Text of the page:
Sexual selection: "Sex, mutations, and marketing" and "Sex differences in physical violence"

Speakers: Geoffrey Miller and Vibeke K. Ottesen


Geoffrey Miller, Associate Professor, University of New Mexico
"Sex, mutations, and marketing"

Vibeke Kennair Ottesen, Criminologist, Centre for Forensic Psychiatry, Oslo
"Sex differences in physical violence - a product of sexual selection"

Open discussion

Abstract of Geoffrey Miller's lecture

Evolution happens because DNA copies itself very accurately, but not perfectly. Copying errors called mutations arise; a few are helpful but most are harmful. To minimize the number of harmful mutations in offspring, sexual reproduction and mate choice evolved. Animals choose their sexual partners for various 'fitness indicators' - sometimes physical ornaments such as the peacock's tail; sometimes mental capacities such as human language, creativity, humor, art, and music. These traits evolved not just for survival benefits, but because prehistoric men and women both favored them as reliable signals of good genes, good brains, and good mental health. In this talk I'll review the theory and evidence concerning these 'mental fitness indicators', and their connections to the evolutionary genetics of intelligence, personality traits, moral virtues, and mental disorders.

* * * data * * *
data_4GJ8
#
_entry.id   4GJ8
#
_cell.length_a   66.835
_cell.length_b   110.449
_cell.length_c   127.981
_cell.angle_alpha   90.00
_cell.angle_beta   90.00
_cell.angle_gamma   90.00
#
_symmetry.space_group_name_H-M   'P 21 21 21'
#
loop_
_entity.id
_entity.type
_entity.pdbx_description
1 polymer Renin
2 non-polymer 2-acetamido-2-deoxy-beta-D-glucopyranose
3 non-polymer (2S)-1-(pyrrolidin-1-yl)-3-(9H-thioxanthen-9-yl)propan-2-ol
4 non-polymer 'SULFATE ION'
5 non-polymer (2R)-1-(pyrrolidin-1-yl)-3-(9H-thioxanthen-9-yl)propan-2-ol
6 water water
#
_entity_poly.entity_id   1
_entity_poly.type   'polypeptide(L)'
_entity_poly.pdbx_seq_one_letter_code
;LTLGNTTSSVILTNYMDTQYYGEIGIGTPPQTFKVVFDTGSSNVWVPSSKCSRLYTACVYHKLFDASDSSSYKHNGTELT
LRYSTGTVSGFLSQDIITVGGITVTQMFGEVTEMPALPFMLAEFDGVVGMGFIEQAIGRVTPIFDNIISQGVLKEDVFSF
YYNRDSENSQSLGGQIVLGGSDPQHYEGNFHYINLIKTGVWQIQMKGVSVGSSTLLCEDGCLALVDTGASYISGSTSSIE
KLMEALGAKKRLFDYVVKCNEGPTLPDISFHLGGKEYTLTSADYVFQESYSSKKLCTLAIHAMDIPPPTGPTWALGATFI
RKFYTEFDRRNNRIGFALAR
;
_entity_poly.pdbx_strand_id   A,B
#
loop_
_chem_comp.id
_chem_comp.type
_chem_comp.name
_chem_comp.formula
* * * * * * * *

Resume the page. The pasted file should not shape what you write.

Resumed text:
Finally, I'll discuss how modern humans try unconsciously to display their fitness indicators through conspicuous consumption. The nature of human trait-display is now being shaped mainly by the culture of marketing, and the more clearly we understand this, the more leverage we have for improving society.

Abstract of Vibeke Kennair Ottesen's lecture

One of the greatest puzzles in current criminology is the cross cultural trend of an overwhelming overrepresentation of men compared to women as offenders of violent crimes - an overrepresentation that grows as the severity of the violence increases. Unknown to most criminologists and other social scientists is that principles from modern evolutionary biology concerning the process of sexual selection hold the key to solving the puzzle of why sex differences in physical violence exists in our species. Not only do the principles for sexual selection explain why such sex differences exists, they also guide predictions concerning the extent of and under which social conditions the sex differences will occur. In doing so, an evolutionary informed approach to understanding the sex differences in physical violence outperforms the mainstream theories in current criminology.

This is a joint event with the Department of biology at the University of Bergen.

Published Feb. 2, 2012 3:25 PM - Last modified Oct. 14, 2012 3:35 PM